The geothermal gradient, which specifically determines the depth of drilling required to reach a desired temperature, is a major factor in the recoverability of geothermal resources. Temperature gradient maps generated from oil and gas well temperature-depth records kept by the American Association of Petroleum Geologists suggest that tappable high-temperature gradients are distributed all across the United States. (There are many areas, however, for which no temperature gradient records exist.)
Indications are that the HDR resource base is very large. If an average geothermal temperature gradient of 22℃ per kilometer of depth is used, a staggering 13,000,000 quadrillion B.T.U.’s of total energy are calculated to be contained in crustal rock to a ten-kilometer depth in the United States. If we conservatively estimate that only about 0.2 percent is recoverable, we find a total of all the coal remaining in the United States. The remaining problem is to balance the economics of deeper, hotter, more costly wells and shallower, cooler, less expensive wells against the value of the final product, electricity and/or heat.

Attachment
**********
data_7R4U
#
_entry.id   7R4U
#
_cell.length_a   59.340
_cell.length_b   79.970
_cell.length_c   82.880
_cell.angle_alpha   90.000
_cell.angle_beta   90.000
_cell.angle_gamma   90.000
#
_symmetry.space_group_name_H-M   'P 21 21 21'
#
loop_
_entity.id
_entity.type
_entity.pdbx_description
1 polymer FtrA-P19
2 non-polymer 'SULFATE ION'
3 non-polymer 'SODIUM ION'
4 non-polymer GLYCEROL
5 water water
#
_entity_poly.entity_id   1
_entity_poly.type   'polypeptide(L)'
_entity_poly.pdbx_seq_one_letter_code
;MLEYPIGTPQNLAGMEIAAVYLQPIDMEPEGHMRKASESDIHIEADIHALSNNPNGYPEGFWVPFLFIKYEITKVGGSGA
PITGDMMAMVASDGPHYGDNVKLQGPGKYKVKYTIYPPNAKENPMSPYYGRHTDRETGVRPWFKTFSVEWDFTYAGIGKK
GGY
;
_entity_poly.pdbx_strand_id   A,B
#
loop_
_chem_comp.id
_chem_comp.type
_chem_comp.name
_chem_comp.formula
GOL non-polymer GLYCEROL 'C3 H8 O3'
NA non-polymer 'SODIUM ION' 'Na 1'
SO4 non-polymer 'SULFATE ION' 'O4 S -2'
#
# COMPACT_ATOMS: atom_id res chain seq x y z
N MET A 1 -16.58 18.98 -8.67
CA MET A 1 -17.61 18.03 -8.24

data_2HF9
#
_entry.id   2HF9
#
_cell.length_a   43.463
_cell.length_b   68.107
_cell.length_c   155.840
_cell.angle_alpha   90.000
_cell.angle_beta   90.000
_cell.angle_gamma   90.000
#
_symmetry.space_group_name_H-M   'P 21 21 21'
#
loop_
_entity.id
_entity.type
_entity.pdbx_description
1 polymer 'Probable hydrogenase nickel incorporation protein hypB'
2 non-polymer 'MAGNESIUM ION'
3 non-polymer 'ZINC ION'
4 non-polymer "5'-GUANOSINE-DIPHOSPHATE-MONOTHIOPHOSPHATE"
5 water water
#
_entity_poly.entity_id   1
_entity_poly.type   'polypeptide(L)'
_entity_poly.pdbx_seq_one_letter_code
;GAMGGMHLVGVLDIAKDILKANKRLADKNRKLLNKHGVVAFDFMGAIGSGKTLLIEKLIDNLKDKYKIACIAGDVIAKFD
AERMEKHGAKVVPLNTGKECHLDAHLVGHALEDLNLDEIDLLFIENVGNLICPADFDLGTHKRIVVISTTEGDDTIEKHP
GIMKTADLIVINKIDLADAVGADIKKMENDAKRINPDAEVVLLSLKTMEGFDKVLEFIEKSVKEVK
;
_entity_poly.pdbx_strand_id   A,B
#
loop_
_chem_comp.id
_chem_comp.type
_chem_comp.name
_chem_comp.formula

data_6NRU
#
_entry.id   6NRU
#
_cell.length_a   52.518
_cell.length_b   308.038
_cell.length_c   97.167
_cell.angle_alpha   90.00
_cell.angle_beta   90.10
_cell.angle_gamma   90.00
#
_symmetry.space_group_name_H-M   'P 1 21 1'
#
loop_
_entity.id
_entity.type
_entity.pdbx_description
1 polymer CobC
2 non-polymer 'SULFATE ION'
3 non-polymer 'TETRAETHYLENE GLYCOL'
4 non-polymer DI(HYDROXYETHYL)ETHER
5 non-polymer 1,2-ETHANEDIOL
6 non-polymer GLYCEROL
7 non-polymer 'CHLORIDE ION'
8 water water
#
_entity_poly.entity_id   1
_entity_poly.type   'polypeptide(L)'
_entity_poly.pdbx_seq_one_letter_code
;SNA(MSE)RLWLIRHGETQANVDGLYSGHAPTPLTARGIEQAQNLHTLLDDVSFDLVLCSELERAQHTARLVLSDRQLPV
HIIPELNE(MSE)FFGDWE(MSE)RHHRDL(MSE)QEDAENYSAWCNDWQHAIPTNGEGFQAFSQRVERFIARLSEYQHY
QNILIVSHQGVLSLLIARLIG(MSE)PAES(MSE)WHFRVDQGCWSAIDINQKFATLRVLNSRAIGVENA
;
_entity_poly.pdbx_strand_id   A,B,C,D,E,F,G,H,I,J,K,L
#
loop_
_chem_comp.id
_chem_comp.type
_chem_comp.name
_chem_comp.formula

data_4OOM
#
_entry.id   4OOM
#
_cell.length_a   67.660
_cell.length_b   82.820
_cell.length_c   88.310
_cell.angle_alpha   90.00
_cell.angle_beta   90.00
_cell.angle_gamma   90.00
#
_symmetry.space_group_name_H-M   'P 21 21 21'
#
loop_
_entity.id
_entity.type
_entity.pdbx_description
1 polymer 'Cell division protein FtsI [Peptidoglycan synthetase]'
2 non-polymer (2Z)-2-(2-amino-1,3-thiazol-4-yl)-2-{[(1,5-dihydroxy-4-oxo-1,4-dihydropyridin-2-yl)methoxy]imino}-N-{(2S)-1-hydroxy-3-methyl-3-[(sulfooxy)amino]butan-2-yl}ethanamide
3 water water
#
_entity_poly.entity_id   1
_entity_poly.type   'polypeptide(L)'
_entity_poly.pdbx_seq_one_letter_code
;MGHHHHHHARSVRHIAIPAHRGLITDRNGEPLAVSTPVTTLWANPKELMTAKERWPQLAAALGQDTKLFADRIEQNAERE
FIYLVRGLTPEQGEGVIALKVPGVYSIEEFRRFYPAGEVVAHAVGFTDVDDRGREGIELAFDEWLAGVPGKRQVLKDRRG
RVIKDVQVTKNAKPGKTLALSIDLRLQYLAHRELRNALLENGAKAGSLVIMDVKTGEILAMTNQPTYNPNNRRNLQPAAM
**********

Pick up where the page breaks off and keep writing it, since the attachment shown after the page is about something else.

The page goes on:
1. The primary purpose of the passage is to

(A) alert readers to the existence of HDR’s as an available energy source
(B) document the challengers that have been surmounted in the effort to recover energy from HDR’s
(C) warn the users of coal and oil that HDR’s are not an economically feasible alternative
(D) encourage the use of new techniques for the recovery of energy from underground hot water and steam
(E) urge consumers to demand quicker development of HDR resources for the production of energy


2. The passage would be most likely to appear in a

(A) petrological research report focused on the history of temperature-depth records in the United States
(B) congressional report urging the conservation of oil and natural gas reserves in the United States
(C) technical journal article concerned with the recoverability of newly identified energy sources
(D) consumer report describing the extent and accessibility of remaining coal resources
(E) pamphlet designed to introduce homeowners to the advantages of HDR space-heating systems